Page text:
Tripoli eyewitness: In fear of Gaddafi's secret police
As the West bombards Libyan government forces in support of a UN resolution, fear and suspicion pervades life in the capital. One Tripoli resident - who did not want to be identified for his own safety - describes the mood.
A sense that "time is not on our side" is running through the city, not just for opponents of the regime but also - it would appear - for the regime itself and its devoted legion of supporters who seem available around the clock to take to the streets and wave posters of Col Muammar Gaddafi, or "offer" themselves as human shields at his residence.
When the UN resolution for a no-fly zone was adopted, the regime's opponents in the capital - and there are plenty of them - were rejoicing at home - away from the eyes and ears of the informers and secret police deployed across the city.
"Finally," one said. "When will they start implementing it?" another impatiently cried.
It didn't take long. As I write this on a chilly Sunday night, I can hear a barrage of anti-aircraft artillery being fired. It was a similar scenario on Saturday.
'Word travels fast'
As we watched the news channels report on the missile strikes by the US against a military defence target near Tripoli, several friends in different parts of the city told me they saw ambulances driving around the city in circles - seemingly aimlessly - with their sirens on.
They believe the government was attempting to cause panic among residents here and "give the illusion that there are casualties somewhere".
Not surprisingly perhaps, we soon saw reports on Libyan state TV claiming dozens of civilian casualties.
I recall a time when the mood on Arab streets - not least in Libya - was one of anger and disbelief at reports of civilian casualties at the hands of US strikes in Iraq and Afghanistan.
In contrast, I found myself surrounded by people here scoffing at the local reports.
"They are lying. We would have heard by now if there were any civilians hurt. Everyone knows everyone here, and word travels fast," some said the next day.
"So, the regime has finally made use of the dead bodies they gunned down here and then snatched from streets and hospitals," another one offered.
'The men of Bengahzi'
There is a joke circulating amongst Tripoli's men: "When Libya is liberated, our brothers in Benghazi will march to the capital with containers of women's underwear to distribute to us."
They collapse in laughter as they tell the tale and sip on their coffee.
At least one woman in Tripoli has expressed a similar view, but this was no gag, as far as I'm aware. The incident was witnessed by my relative's friend at a bank in the Souk al-Jumaa district.
An old woman, in her late 70s at least, I'm told, entered the bank to collect her 500 Libyan dollars ($410; £253) in state aid announced a couple of weeks ago.
There were two long queues - one for men and one for women. She stood in the men's queue.
The men urged her to move to the women's section. "Why?" she challenged.
A man told her: "Ya haja [a term of respect for an elderly woman] this line is for men, women is the other one".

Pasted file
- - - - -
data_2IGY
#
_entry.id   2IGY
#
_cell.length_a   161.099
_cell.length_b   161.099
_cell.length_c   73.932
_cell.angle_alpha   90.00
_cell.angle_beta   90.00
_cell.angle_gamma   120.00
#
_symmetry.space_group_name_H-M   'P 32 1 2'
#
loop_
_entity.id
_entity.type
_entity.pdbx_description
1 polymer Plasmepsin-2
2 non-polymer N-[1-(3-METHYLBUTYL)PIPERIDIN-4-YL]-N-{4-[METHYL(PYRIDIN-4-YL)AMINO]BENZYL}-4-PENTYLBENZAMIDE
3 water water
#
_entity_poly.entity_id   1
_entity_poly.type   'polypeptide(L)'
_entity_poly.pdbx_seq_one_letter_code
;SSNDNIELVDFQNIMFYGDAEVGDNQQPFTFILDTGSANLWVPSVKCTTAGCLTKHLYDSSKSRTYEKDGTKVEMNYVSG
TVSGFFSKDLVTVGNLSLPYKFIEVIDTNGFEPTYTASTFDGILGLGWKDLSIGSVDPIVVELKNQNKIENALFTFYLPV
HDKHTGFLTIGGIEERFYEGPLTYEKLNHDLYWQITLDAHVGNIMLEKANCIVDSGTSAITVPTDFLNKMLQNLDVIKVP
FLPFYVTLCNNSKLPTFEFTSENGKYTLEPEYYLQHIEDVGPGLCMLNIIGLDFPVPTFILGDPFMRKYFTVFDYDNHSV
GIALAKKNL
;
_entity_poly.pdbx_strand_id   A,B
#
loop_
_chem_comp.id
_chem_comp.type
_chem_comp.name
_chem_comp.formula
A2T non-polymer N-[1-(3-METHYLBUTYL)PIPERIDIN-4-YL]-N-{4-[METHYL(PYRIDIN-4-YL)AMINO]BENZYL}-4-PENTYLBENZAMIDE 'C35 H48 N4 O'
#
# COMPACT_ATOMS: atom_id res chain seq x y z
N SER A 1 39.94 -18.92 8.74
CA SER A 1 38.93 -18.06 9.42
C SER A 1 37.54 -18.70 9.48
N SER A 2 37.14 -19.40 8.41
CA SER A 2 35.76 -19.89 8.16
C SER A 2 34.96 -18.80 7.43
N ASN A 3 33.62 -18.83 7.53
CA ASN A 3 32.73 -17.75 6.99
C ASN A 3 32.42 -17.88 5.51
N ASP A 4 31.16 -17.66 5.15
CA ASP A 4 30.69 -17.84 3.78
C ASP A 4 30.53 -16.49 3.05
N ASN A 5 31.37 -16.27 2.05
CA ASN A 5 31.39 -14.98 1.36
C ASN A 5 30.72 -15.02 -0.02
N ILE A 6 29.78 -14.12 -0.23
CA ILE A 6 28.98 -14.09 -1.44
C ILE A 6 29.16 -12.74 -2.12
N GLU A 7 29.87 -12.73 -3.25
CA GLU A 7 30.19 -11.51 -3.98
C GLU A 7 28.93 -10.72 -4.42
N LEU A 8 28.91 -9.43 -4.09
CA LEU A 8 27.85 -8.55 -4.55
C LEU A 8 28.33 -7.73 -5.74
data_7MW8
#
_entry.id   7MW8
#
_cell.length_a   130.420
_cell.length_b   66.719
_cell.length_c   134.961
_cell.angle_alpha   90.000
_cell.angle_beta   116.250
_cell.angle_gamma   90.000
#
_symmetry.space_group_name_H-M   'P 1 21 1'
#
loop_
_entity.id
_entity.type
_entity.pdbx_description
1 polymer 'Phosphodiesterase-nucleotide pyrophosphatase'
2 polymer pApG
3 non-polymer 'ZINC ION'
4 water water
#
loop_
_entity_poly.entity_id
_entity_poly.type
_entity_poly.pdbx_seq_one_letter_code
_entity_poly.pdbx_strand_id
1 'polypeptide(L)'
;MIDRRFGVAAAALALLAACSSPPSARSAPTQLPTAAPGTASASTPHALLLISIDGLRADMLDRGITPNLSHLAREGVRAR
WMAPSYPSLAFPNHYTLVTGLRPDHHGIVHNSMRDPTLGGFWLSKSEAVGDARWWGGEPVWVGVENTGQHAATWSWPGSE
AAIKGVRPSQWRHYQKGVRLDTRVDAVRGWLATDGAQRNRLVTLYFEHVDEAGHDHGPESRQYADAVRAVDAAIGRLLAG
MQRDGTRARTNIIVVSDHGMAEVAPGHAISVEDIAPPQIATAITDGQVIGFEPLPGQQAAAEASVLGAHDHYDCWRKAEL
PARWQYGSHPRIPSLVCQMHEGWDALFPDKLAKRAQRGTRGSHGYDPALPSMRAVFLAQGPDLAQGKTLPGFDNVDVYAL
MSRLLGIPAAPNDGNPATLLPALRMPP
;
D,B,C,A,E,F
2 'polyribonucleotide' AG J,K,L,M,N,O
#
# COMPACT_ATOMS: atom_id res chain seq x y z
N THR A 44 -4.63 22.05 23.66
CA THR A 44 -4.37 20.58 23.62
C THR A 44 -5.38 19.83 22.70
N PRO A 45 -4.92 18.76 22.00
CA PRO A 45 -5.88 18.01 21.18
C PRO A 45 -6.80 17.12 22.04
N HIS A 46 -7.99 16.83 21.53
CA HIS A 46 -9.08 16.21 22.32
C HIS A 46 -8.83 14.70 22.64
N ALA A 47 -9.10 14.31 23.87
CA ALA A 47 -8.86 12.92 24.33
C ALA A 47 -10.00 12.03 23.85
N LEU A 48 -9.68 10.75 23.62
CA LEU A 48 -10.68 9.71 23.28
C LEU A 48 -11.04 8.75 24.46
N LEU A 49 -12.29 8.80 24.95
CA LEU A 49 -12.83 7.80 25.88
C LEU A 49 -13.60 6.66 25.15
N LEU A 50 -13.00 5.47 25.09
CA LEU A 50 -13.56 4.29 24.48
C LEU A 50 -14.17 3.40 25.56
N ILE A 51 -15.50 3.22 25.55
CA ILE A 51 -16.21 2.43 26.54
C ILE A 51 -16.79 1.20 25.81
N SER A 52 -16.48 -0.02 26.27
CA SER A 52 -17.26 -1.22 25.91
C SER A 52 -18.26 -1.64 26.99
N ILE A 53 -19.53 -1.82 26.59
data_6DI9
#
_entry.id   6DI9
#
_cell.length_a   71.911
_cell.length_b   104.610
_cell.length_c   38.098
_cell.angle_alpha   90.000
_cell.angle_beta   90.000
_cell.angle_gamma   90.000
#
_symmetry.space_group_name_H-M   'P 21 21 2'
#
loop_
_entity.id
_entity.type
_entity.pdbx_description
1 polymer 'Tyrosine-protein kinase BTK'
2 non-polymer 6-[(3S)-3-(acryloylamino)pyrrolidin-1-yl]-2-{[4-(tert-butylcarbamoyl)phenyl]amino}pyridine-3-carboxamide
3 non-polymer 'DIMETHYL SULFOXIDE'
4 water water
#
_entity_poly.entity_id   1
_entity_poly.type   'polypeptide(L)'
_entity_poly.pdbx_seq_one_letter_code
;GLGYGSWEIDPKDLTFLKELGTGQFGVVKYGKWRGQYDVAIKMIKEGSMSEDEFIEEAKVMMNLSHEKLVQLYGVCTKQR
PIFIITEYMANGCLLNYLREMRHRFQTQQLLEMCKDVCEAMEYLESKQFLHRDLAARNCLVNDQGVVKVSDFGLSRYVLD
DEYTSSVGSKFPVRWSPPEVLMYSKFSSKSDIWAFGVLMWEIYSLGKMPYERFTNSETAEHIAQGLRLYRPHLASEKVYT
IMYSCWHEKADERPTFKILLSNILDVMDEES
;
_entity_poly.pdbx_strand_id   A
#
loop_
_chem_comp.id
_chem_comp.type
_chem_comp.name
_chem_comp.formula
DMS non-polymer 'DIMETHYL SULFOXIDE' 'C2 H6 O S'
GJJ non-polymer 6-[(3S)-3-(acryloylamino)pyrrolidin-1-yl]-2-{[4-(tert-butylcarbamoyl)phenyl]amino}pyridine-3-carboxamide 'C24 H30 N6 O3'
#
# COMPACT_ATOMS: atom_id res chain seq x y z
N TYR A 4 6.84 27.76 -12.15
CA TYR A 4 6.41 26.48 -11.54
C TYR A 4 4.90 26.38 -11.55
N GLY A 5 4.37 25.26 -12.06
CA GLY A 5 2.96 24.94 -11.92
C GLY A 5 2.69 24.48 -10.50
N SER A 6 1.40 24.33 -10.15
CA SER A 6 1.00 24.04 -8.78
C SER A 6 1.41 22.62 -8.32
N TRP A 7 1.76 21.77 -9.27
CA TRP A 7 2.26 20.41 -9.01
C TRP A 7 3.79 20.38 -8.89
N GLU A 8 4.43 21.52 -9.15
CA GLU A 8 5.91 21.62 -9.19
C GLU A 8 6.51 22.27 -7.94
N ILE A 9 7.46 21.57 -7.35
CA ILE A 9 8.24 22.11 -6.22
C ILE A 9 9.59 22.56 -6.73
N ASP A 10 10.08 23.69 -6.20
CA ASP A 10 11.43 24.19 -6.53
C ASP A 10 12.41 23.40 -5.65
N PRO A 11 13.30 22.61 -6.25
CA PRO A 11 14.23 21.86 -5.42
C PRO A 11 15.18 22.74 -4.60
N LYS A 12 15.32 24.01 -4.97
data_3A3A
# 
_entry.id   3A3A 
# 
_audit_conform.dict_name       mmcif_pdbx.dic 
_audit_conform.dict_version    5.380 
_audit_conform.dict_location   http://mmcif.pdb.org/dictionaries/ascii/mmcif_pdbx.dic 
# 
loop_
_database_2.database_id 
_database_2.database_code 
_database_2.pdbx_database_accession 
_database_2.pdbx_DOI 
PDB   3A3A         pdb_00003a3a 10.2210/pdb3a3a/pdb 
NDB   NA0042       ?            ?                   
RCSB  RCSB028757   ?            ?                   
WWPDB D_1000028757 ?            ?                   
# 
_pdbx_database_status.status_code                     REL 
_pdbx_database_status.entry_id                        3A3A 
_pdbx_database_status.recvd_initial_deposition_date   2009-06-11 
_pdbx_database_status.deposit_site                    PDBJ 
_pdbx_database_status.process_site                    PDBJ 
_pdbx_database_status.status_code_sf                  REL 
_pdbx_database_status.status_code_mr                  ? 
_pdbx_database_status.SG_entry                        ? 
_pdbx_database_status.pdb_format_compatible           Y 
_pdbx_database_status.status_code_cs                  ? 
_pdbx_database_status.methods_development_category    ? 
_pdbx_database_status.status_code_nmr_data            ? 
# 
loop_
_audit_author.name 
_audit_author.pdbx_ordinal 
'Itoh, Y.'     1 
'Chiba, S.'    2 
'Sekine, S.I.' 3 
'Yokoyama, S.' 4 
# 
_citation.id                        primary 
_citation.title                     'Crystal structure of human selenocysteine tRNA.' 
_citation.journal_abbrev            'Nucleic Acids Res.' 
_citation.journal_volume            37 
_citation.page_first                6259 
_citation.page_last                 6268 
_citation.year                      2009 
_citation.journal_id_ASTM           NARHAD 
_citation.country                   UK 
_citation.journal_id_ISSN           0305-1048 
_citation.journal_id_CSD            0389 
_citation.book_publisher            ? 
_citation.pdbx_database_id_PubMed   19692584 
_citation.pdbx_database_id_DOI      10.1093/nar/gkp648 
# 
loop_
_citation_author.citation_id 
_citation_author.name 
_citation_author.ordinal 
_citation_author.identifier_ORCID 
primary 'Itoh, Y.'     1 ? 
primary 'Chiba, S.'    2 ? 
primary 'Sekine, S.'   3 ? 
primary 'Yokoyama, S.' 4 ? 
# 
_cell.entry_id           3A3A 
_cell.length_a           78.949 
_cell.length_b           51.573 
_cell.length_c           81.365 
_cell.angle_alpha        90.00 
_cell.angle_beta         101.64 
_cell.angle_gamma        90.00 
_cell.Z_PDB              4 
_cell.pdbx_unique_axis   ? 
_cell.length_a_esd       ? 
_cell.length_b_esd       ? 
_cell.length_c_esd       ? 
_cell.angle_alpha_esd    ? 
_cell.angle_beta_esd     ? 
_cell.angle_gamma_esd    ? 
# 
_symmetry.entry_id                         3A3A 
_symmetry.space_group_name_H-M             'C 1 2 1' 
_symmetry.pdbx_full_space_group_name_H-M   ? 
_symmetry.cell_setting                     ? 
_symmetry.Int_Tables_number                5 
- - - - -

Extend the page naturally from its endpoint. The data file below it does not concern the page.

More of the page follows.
She loudly replied: "No. All the men are in Benghazi."
The room is said to have been stunned into silence and she remained in her place until her turn came and she walked out with her money.
It is perhaps a bittersweet private reminder of how frustrated many here are at the lack of efforts in Tripoli in recent weeks to defy the regime and take to the streets.
However it is also placated by the fact that they did try - twice - and were met with a force so brutal that they conceded it was simply a suicidal task. There is considerable anger brewing behind closed doors here in Tripoli.
'Beaten and kicked'
My friend was detained earlier this week by armed men, for no apparent reason.
He was blindfolded and taken from a location that will remain undisclosed for his own safety.
He says he was detained by members of the fiercely pro-Gaddafi Khamis brigade.
"I was shoved into the back of a Land Cruiser and every time we approached what was probably a checkpoint they would shout at the security officers manning them to "move away".
He was held for 24 hours and then released.
He was taken to two detention centres; the first one a prison in Ein Zara on the outskirts of Tripoli - where he spent the night - and the second in Salaheddine the next day where he was interrogated.
"I was beaten on the back, kicked around when they threw me on the floor and slapped countless times during interrogation," he recounts.
"There was at least 100 other men - young and old - in both facilities I was taken to, not just Libyans but Egyptians too.
"I could hear people shouting and screaming. One of the men around me told me he was from Zuwara and asked that I try to get the message out to his family there that he is alive - if I were to be released."
There were also two brothers being held there, he recalls, and one of them was blind.
"They said that their father was killed during the protests in the Souk al-Jumaa district and they were picked up from their home and brought to the prison in Ein Zara two weeks ago," he says.
My friend was ultimately lucky - he got out - while others continue to just disappear after detention with no information available to their families.
My relative tells me of one of her friends. Her husband has been missing for two weeks now, he is 62 years old and was picked up from their home by men in plain clothes.
We hear stories of this nature almost on a daily basis.
It almost seems like everyone knows someone who has been beaten, detained for a day or two or "disappeared".
Three hours ago, I learnt that another friend of mine from Tajoura district has been detained since Friday.
I learnt this through a mutual friend who I went to see in an effort to lighten the sombre mood that has plagued most residents of the capital the past month.
Mission not accomplished.